a biblical reflection, based on John 18.33-38, for the Last Sunday after Pentecost (aka Christ the King Sunday), November 22, 2015
Jesus and Pontius Pilate. The New Testament’s most intense and all-encompassing encounter; embracing issues of being and meaning, history and destiny, opportunity and choice, life and death.
Jesus is brought for judgment to the headquarters of Pontius Pilate, Judea’s Roman governor. Jesus’ adversaries know that a charge of blasphemy, claiming to be God, is a theological matter of no importance to Pilate. To accuse Jesus of calling himself a king, however, has political ramifications that Pilate, seeking to keep order and the favor of Tiberius, the Roman emperor, cannot ignore.
In this all-and-everything encounter there also is irony. Pilate’s headquarters is a place of judgment. For Pilate. Pilate, the captor, with power over life and death, is challenged by Jesus, the captive, to see the truth of his innocence and to do what is just.
Exercising a writer’s license, I revise the dialogue in modern idiom and reinterpret the scene…
Pilate, curious and concerned: “Are you the King of the Jews?”
Jesus peers into Pilate’s heart: “Is this truly your question?”
Pilate, annoyed, feints: “Why should I care? All I need to know is what you did to be brought to me?”
Jesus parries, responding to the original question: “My kingdom is not here.”
Pilate trumpets: “Aha! So you admit you are a king?”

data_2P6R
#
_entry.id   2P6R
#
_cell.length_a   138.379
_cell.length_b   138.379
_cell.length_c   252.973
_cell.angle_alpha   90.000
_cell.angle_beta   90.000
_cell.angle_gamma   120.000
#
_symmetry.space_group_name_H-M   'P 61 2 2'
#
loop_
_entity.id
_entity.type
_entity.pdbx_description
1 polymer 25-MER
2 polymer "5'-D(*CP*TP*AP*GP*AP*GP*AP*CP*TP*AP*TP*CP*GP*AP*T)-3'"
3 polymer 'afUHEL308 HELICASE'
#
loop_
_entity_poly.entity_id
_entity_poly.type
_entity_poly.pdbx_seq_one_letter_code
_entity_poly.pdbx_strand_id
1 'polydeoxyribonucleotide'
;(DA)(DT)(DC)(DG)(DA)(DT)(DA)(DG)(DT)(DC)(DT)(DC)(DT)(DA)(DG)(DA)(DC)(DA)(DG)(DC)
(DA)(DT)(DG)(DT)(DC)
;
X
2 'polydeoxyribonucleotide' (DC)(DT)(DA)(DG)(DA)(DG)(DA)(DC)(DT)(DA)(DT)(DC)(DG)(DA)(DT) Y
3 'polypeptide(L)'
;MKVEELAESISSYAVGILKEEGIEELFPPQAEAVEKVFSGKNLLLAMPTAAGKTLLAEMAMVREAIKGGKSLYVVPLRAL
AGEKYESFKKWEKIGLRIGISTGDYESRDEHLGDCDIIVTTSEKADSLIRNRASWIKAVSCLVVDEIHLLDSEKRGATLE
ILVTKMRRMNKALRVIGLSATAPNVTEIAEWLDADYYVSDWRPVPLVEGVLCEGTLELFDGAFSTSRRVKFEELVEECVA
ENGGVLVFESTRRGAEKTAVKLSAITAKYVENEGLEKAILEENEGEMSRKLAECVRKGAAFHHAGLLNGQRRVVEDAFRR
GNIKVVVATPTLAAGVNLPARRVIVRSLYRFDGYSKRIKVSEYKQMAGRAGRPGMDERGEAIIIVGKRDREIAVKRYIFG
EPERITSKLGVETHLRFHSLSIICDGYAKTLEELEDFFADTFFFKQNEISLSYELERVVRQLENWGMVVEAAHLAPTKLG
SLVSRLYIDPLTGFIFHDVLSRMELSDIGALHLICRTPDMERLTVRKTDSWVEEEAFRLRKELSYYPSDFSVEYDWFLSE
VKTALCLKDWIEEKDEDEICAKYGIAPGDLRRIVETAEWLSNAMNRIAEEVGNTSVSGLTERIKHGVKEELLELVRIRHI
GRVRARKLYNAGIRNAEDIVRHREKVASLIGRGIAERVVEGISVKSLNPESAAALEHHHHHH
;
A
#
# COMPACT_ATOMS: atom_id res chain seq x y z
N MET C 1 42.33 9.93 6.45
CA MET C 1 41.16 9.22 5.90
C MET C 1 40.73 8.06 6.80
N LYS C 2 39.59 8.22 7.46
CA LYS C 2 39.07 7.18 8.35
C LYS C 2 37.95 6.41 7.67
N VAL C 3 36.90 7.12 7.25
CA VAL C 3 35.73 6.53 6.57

Jesus keenly discerns that in Pilate’s question he has revealed the resolution to his dilemma: “As you have said, then it is true.”
Pilate, exposed, reacts defensively: “Humph! What is truth?”
This last query is rhetorical, for Pilate, neither wanting nor waiting for an answer, “went out.”
As the story unfolds, Pilate, with no evidence of a crime, condemns Jesus to die. And for two millennia, history records that Pilate, with power to do justice, sacrificed Jesus and his own integrity for the sake of political expediency.
This, for Pilate, was his destiny-and-legacy-altering moment in time as described by the hymn:
Once to ev’ry (one) and nation comes the moment to decide,
in the strife of truth with falsehood, for the good or evil side;
Some great cause, God’s new Messiah, off’ring each the bloom or blight,
and the choice goes by forever ‘twixt that darkness and that light.
Blessedly, for most of us, we do not encounter, endure a singular instant or one occasion when we must bear the triple burden of compromised principles, troubled conscience, and history’s timeless judgment. Still, at the heart of human life, I believe, is the quest for truth. So, I ask (for what is a quest without questions?):
Where and when, how and how often do you, do I stop our daily business of doing long enough to focus on our being and our search for truth?
What is your truth, my truth through which we make meaning, make sense of our lives?
And what happens not if, but when in our various relationships and communities our truths conflict and contradict the truths of others?
Illustration: Quod Est Veritas? (What is truth?) Christ and Pilate, Nikolai Nikolaevich Ge, 1890
 From the poem, The Present Crisis, by James Russell Lowell (1845); adapted into the hymn Once to ev’ry man and nation by W. Garrett Horder (1896).